But do these work?
Recent Deloitte and Comscore studies have said that one-third of smartphone users in the UK and the US, respectively, no longer download any new apps in a typical month. And 9 out of 10 app users don’t spend any money in apps. Fewer than half of all smartphone buyers in 2013 were buying their first smartphone, and the “wow” factor of downloading new apps for a new device wears off in as little as four months. Paid apps have an even harder time with this.
The second hurdle: First-time use
What if you did get them to download the app?
Most apps aren’t used at all
Your site still needs to persuade them to actually use it. If your app is downloaded (not even opened) at least once from the App Store, you will have done better than 60% of all other apps. 95% of all apps are used for less than a month and never opened again.
Don’t make them commit too soon
The design of the app itself must keep both existing customers and possible customers in your funnel. If your app begins with a screen that forces users to register for an account they don’t already have, you have already presented another hurdle in getting users to use it.
The problem with passwords on mobile
Passwords, in particular, are a problem with registration. Since smartphone users have to type on a smaller keyboard, they make a typo on every fifth character, on average. Suppose that a new user creates a password with 8 characters, a standard that most IT organizations consider secure enough. The chance that they get just one character right in confirming a password is therefore 4 in 5.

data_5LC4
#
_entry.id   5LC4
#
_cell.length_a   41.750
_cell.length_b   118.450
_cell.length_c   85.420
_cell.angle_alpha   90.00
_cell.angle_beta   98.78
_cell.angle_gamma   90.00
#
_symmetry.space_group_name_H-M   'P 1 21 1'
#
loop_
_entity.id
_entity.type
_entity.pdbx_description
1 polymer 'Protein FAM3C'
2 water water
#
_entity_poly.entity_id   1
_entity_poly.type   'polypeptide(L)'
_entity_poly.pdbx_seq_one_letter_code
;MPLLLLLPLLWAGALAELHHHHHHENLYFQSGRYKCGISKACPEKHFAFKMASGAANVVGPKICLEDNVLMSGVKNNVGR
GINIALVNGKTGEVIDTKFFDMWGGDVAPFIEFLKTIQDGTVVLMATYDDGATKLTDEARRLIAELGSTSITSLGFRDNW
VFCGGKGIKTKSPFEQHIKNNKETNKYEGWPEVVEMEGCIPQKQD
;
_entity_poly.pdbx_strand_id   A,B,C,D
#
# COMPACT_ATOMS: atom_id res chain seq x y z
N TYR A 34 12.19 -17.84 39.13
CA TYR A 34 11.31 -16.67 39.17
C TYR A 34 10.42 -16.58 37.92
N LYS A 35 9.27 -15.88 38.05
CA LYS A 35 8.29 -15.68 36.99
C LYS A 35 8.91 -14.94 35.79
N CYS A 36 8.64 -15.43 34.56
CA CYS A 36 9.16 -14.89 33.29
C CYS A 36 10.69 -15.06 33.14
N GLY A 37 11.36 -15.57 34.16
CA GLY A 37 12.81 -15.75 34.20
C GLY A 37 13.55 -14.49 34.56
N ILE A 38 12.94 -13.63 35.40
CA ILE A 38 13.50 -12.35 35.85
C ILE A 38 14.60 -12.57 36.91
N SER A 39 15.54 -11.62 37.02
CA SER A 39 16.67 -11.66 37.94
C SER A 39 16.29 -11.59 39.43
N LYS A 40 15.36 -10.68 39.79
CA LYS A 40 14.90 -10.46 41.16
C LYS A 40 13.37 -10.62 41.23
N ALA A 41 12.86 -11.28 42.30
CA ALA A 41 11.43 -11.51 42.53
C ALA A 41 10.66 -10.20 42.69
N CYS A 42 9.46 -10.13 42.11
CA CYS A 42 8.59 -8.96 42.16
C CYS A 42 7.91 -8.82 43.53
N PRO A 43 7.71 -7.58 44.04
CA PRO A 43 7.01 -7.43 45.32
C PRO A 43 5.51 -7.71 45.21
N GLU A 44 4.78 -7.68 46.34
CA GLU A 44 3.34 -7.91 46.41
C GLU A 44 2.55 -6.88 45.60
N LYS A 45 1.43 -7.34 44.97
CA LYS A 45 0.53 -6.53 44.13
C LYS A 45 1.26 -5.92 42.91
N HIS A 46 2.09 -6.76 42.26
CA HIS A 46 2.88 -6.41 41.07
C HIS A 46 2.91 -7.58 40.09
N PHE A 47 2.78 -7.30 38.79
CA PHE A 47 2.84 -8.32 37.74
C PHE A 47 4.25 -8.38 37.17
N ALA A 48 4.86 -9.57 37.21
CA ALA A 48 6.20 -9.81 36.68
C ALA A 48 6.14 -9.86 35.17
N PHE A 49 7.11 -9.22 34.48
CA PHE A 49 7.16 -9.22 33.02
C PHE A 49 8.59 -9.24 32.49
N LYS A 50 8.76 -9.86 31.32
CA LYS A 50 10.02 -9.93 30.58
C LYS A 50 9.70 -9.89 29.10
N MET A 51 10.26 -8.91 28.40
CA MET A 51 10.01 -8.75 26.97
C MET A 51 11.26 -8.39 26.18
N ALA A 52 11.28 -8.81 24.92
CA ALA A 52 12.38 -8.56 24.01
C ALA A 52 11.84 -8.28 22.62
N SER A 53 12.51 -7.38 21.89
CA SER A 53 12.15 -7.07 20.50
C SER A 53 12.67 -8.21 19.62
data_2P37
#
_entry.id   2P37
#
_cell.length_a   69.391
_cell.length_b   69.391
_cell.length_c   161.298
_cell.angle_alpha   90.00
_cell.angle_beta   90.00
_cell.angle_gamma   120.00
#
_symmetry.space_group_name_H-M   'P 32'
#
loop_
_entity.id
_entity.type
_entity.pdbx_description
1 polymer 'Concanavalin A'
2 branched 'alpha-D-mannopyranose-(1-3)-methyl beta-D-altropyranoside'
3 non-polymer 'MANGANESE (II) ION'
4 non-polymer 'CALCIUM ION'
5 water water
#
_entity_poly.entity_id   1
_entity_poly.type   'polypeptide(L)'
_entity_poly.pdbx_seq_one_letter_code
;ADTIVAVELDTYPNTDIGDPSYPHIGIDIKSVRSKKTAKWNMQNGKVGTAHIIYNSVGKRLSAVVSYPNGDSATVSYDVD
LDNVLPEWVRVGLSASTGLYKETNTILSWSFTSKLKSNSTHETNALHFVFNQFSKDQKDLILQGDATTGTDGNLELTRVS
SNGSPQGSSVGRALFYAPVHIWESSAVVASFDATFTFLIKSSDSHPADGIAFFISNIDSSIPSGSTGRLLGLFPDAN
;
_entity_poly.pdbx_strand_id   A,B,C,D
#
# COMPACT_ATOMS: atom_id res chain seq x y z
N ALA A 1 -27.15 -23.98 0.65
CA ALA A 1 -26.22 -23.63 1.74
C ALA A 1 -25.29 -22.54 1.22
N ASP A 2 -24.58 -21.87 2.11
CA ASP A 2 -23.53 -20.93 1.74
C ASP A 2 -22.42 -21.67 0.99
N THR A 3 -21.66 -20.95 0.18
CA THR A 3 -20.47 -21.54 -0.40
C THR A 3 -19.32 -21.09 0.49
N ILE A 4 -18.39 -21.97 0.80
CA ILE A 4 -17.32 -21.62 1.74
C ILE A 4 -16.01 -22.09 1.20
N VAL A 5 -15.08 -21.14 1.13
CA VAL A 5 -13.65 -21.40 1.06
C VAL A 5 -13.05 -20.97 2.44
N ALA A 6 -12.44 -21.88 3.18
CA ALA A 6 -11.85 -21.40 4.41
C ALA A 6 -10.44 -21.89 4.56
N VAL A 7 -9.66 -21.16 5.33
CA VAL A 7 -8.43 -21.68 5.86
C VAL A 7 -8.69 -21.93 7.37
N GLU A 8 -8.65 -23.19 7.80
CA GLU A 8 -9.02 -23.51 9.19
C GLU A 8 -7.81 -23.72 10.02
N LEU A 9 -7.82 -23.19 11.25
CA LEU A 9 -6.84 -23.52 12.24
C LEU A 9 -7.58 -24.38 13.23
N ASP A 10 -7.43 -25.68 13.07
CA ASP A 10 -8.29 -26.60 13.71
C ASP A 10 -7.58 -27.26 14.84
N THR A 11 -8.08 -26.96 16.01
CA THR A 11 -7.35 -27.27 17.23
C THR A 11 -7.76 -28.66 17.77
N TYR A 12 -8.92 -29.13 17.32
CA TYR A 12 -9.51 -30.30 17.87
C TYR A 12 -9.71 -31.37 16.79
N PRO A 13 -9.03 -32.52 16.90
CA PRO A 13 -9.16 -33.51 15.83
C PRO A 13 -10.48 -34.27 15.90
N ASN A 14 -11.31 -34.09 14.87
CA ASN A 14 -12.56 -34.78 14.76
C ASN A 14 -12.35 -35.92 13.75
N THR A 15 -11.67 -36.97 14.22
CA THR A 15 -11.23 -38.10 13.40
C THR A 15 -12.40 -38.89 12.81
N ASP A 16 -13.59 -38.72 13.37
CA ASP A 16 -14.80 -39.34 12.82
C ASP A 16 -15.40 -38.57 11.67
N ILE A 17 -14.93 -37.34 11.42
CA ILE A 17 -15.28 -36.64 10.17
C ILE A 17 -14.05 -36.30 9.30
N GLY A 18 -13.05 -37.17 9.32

The chance that they get an entire 8-character password right is 4 in 5 to the eighth power, equal to 65536 in 390625: only about 1 in 6. And that’s only if they can remember the entire password for signing back in.
Digital products often don’t know the difference between a mistyped password and a forgotten password, so they just tell users that their password is wrong. An error message that merely says that the password is incorrect misleads users into thinking they forgot the password. At this point, most users will abandon.
Bring users up to speed, with the right amount of information
Similarly, even if your app doesn’t make users register, it still may leave them confused when they first open it. The app might not give users what they need. Or it might not make it possible to show them where to find it. Or the benefit of your app versus a competing (or built-in) app might not be clear. Or your app might give users a first screen that is really only for advanced users – or screens that treat them like they’ve never seen a computer before. It may need a tutorial and not have it – or have a tutorial that is irrelevant or too long for users to remember anything.
If users are confused about anything, their chance of abandoning keeps going up. As Alan Cooper, Robert Reimann, and David Cronin wrote in About Face 3, users do not want to remain beginners very long, and our designs should cater to the vast majority of users in a product’s target audience: the perpetual intermediates.
The third hurdle: regular use
Your app probably won’t be in heavy rotation on a user’s phone unless it truly provides value that they can’t get anywhere else. According to recent research, 55% of smartphone users used less than 5 apps per day on their phone.
For example, many park map apps are in the clear here for guests that prefer using their phone to carrying around a paper map. But they won’t be accessed if guests leave their phones in a locker or in their car – or if your guests ignore your pleas and lose their phones on roller coaster with them.